The discharge is your objective in bankruptcy. The discharge means that the debts included in your bankruptcy cannot be collected from you ever again. The discharge is a little different in chapter 7 and chapter 13. Most debts are dischargeable in chapter 7; but, some people may get more benefit from a chapter 13. Additionally, the rules are a little different for debts like car loans and mortgages.
Chapter 7 Discharge
In most cases, the chapter 7 discharge is enough to get rid of all of your debts. Some of the debts discharged in chapter 7 are:
- Credit Card Debts
- Medical Debts
- Personal Loans
- Payday Loans
- Signature Loans
- Loan Deficiencies for foreclosures or car repossessions
- Personal Income Tax, if the return was due at least 3 years ago and you actually filed the return at least 240 days before filing chapter 7.
- Restore your driver’s license if you were are an underinsured motorist or you have traffic tickets more than 3 years old.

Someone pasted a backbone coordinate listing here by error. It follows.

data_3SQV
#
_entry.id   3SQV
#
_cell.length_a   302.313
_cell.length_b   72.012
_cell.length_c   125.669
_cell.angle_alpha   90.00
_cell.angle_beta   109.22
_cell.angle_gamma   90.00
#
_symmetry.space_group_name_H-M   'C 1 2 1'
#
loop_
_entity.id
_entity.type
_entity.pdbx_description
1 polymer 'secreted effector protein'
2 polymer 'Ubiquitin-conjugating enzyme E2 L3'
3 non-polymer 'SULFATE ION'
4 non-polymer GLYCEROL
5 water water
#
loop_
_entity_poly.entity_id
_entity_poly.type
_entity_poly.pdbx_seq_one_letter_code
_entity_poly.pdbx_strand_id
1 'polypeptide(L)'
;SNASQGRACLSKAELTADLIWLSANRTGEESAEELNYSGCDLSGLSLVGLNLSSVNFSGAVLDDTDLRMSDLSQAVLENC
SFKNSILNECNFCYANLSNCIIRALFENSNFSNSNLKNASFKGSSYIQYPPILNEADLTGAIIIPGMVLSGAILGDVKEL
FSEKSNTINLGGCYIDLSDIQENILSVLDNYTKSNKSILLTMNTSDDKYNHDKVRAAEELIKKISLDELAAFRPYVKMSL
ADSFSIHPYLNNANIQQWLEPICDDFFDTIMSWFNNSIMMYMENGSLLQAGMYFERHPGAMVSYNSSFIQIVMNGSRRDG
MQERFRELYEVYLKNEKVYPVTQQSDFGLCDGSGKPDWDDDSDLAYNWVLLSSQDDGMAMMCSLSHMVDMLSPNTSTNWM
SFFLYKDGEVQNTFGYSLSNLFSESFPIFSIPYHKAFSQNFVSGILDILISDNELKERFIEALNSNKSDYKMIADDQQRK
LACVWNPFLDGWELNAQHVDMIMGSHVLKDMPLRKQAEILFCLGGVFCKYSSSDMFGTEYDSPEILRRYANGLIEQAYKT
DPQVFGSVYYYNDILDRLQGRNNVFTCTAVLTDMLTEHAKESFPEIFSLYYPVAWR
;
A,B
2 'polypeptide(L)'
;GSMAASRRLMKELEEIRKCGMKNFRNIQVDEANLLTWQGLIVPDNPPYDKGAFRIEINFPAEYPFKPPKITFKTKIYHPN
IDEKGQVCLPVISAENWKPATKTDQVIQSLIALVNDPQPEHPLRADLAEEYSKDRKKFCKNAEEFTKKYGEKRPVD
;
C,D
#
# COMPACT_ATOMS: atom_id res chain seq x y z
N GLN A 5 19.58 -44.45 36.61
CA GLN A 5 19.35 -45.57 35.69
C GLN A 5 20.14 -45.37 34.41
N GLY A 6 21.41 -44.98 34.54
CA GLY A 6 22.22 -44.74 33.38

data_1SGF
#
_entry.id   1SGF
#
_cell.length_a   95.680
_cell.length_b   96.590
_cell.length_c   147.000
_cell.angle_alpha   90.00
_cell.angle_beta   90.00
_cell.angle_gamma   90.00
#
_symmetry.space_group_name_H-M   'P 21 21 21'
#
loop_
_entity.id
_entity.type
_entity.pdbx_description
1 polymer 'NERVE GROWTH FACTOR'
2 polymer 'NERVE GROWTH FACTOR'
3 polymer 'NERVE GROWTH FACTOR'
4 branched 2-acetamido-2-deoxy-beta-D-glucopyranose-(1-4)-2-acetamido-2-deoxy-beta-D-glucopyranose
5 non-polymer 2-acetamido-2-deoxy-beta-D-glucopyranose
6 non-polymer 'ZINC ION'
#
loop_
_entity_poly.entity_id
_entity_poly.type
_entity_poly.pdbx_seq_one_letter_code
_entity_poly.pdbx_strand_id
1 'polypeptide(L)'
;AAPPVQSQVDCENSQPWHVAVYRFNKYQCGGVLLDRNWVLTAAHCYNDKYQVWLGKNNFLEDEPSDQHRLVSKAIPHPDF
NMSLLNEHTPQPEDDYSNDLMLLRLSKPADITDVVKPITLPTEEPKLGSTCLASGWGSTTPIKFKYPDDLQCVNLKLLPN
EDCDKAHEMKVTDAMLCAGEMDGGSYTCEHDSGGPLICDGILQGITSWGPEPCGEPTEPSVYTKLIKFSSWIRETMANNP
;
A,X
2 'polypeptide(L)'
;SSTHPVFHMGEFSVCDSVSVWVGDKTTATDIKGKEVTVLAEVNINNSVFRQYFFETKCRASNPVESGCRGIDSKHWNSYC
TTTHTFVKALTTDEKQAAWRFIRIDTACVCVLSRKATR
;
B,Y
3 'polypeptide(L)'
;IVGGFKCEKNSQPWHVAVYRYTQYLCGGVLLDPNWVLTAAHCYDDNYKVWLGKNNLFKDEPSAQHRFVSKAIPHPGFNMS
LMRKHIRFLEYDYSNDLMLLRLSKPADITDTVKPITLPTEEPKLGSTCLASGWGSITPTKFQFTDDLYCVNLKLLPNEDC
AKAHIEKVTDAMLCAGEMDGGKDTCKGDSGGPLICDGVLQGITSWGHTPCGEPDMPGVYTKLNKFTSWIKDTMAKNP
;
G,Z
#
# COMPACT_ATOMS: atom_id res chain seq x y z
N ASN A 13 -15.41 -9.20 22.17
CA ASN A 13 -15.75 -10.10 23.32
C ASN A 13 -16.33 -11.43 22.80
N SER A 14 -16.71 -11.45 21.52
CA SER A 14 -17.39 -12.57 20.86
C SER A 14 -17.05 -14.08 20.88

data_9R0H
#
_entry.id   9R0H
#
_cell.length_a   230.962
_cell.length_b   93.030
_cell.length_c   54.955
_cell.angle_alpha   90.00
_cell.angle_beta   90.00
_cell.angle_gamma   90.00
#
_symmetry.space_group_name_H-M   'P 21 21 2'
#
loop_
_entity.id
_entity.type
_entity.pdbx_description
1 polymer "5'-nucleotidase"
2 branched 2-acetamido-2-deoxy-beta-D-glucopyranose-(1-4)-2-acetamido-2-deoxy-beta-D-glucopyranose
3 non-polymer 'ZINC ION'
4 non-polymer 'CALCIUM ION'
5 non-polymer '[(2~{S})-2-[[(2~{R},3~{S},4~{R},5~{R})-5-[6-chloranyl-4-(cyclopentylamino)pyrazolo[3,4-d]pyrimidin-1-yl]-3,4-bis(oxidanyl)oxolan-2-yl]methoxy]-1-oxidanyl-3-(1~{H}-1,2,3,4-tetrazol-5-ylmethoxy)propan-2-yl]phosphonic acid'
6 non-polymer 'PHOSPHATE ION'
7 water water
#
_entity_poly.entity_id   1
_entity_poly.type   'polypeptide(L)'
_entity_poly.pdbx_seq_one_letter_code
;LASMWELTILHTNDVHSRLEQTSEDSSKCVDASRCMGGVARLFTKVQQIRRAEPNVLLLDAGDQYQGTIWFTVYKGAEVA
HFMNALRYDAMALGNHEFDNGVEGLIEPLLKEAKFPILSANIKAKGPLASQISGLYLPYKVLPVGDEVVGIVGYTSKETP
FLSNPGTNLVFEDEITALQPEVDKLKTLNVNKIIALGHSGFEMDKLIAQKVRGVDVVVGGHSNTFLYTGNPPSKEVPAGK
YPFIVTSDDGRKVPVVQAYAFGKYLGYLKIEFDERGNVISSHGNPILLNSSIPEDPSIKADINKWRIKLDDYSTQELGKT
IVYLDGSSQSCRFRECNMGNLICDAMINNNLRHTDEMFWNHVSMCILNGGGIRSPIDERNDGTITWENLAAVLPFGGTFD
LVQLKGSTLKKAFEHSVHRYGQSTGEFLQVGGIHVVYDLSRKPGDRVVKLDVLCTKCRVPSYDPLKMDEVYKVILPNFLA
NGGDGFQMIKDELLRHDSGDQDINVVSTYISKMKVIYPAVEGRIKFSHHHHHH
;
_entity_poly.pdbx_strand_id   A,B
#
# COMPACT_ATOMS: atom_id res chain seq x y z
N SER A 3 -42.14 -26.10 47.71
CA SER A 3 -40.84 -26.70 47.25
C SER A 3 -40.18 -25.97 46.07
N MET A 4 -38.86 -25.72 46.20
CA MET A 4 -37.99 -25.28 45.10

Chapter 13 Discharge
Chapter 13 bankruptcy discharges all of the same debts as a chapter 7, and it covers some of the debts that you can’t discharge in a chapter 7.
- Taxes that can’t be discharged in chapter 7 can be paid off through a chapter 13 plan. A chapter 13 plan lets you pay non-dischargeable back taxes first and still discharge your other debts.
- If you have traffic tickets that are less than 3 years old, they can be discharged and you can get your license back.
- If your house is completely underwater on the first mortgage, then you can discharge the second mortgage.
A secured debt is something where a creditor has a lien on your property, for instance a mortgage or a car loan. In bankruptcy, the debt is discharged. But, you still have to make payments to the secured creditor if you want to keep the property. This is because a secured debt actually has two parts: 1) the debt, and 2) the lien. A lien is a property right that cannot be discharged in bankruptcy. So if you file bankruptcy and want to keep your car, you have to keep making payments.
There are a few cases where this is not true. If you file a chapter 13 bankruptcy, you may be able to do a cramdown or a strip off.